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Questions tagged [set-theory]

For questions about the mathematical branch that is based on the study of sets, i.e. collections of objects.

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What motivated Cantor to invent set theory?

I can't imagine mathematics without sets, but the question "what was mathematics like before there were sets" is not answerable, I think. Instead, a good answer to the title question should cover a ...
Ben's user avatar
  • 802
27 votes
2 answers
1k views

Did Galileo's writings on infinity influence Cantor?

To what extent was Cantor motivated by Galileo's paradox? More generally, to what extent were late 19th century mathematicians motivated by, or even aware of, Galileo's paradox? This is an issue I've ...
Dave L Renfro's user avatar
23 votes
4 answers
2k views

What was the answer to this paradox before Cantor?

I do not remember the name/source of this paradox,but I remember I have discussed this with mathematicians and non mathematicians at least 5 times. It goes like this: "Every point of a line has ...
Konstantinos Gaitanas's user avatar
17 votes
1 answer
2k views

How did mathematicians notate the empty set before $\varnothing$?

Recently, I learned that $\emptyset$ or $\varnothing$ is a relatively new notation for the empty set and was created in 1939. I know $\{\}$ is also used along with $\{\cdot\}$ to denote empty sets. ...
quiet's user avatar
  • 273
15 votes
1 answer
739 views

Did du Bois-Reymond invent the diagonal argument before Cantor?

The Wiki article on Cantor's diagonal argument mentions that the first use of a diagonal argument was in the work of Paul du Bois-Reymond in 1875. This would be one year after Cantor's first proof of ...
user4894's user avatar
  • 1,345
14 votes
0 answers
660 views

Did Kronecker say that set theory is not mathematics?

I have frequently come across Kronecker's statement about set theory: I don't know what predominates in Cantor's theory - philosophy or theology, but I am sure that there is no mathematics there. It ...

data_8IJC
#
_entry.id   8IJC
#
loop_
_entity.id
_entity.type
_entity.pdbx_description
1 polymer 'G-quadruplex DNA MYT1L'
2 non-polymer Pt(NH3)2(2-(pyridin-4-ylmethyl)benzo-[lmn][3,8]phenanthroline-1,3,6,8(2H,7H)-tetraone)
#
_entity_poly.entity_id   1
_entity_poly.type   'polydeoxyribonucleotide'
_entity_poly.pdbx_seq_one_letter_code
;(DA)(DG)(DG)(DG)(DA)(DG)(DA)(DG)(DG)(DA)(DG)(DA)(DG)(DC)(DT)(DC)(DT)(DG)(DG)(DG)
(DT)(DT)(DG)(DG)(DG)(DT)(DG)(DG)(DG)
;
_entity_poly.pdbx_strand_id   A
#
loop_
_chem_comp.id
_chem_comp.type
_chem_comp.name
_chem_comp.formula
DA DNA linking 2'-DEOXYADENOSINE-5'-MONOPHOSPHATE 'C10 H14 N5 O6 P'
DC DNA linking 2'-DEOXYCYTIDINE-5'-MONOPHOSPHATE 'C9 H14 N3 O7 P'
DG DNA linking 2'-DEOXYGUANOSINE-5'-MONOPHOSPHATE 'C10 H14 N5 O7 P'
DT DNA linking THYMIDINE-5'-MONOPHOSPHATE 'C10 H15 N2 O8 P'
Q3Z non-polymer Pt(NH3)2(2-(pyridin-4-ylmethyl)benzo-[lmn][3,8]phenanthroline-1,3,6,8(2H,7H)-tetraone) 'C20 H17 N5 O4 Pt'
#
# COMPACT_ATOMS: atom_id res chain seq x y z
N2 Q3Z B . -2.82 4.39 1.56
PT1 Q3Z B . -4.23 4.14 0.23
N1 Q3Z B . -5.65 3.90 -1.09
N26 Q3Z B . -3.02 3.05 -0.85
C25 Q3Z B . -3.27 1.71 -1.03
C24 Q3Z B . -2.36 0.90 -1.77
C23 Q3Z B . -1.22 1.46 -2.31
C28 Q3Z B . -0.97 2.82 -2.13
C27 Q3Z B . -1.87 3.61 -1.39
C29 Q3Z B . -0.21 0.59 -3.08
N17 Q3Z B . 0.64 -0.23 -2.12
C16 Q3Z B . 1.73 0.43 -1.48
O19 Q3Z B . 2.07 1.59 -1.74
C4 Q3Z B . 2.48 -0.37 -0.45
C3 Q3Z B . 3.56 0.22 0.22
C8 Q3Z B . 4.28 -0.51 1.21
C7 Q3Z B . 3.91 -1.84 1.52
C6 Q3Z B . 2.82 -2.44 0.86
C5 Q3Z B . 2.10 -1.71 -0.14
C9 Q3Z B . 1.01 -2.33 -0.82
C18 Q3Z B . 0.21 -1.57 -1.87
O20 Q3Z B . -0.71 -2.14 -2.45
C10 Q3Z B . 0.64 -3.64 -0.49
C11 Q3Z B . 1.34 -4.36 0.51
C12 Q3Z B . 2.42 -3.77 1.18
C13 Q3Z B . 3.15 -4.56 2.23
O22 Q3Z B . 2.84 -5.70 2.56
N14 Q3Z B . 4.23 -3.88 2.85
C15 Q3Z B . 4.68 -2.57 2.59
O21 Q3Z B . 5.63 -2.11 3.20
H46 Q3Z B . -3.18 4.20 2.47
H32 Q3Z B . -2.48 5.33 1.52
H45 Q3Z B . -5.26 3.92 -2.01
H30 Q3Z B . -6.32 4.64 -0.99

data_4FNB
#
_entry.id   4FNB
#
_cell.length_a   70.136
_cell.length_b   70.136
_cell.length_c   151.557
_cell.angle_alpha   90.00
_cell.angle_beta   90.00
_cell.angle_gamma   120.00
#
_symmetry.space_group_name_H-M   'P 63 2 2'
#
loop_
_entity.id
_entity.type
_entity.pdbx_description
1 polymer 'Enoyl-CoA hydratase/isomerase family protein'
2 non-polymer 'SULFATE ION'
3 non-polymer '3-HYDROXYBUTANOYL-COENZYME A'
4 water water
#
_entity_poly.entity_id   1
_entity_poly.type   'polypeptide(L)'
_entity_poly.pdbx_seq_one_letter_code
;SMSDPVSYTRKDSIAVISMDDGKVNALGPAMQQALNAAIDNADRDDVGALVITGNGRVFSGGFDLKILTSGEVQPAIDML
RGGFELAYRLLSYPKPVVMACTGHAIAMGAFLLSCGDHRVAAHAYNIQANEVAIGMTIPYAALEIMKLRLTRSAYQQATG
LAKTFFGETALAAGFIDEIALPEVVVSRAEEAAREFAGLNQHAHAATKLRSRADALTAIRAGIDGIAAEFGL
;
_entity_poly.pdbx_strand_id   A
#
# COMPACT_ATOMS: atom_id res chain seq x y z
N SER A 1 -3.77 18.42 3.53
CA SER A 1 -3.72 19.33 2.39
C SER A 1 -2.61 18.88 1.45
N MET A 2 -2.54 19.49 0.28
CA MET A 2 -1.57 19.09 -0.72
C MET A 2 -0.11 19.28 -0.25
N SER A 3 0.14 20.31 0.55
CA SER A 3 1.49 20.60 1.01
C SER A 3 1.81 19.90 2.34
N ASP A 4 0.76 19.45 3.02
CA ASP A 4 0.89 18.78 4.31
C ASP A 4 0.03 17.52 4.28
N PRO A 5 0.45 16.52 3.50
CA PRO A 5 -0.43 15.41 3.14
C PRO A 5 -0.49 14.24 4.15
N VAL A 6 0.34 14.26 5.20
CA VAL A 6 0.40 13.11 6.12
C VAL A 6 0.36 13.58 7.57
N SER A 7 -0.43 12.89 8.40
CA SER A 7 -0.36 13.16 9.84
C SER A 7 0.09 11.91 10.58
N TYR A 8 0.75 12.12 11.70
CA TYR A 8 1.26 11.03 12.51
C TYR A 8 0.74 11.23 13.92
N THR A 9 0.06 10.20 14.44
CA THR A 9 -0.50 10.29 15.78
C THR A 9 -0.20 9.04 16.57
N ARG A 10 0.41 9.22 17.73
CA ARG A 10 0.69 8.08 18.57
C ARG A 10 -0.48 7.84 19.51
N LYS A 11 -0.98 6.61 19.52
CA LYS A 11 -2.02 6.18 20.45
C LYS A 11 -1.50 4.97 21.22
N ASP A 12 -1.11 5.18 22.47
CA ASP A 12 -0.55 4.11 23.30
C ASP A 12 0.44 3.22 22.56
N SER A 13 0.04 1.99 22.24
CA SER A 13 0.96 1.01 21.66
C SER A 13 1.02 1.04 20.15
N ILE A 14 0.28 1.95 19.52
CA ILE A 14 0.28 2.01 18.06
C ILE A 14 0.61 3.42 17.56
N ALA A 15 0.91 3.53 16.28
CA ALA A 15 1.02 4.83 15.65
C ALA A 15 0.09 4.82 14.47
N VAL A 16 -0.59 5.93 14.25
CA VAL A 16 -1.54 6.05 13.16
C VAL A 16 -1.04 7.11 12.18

Franz Kurz's user avatar
13 votes
4 answers
2k views

How was Fourier analysis important to the development of set theory?

I recently read the following quote (unfortunately, I copied it down without attribution): You may be surprised to know that Fourier analysis played a role in the early development of set theory. In ...
10GeV's user avatar
  • 259
13 votes
3 answers
650 views

Why did Cantor (and others) use $\mathfrak{c}$ for the continuum?

Kontinuum is German for continuum, but Cantor used $\mathfrak{c}$. Revision. J.W.Perry questions whether or not Cantor ever in fact used the symbol $\mathfrak{c}$. I must admit I just assumed that he ...
Joseph O'Rourke's user avatar
13 votes
2 answers
777 views

How much did scholasticism contribute to logic and mathematics?

I occasionally encounter mentions suggesting that late middle ages weren't as barren intellectually as commonly believed. For example, Occam and Scotus are credited with developing modal and ...
Conifold's user avatar
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13 votes
1 answer
1k views

What was the motivation for the choice of the subset symbol?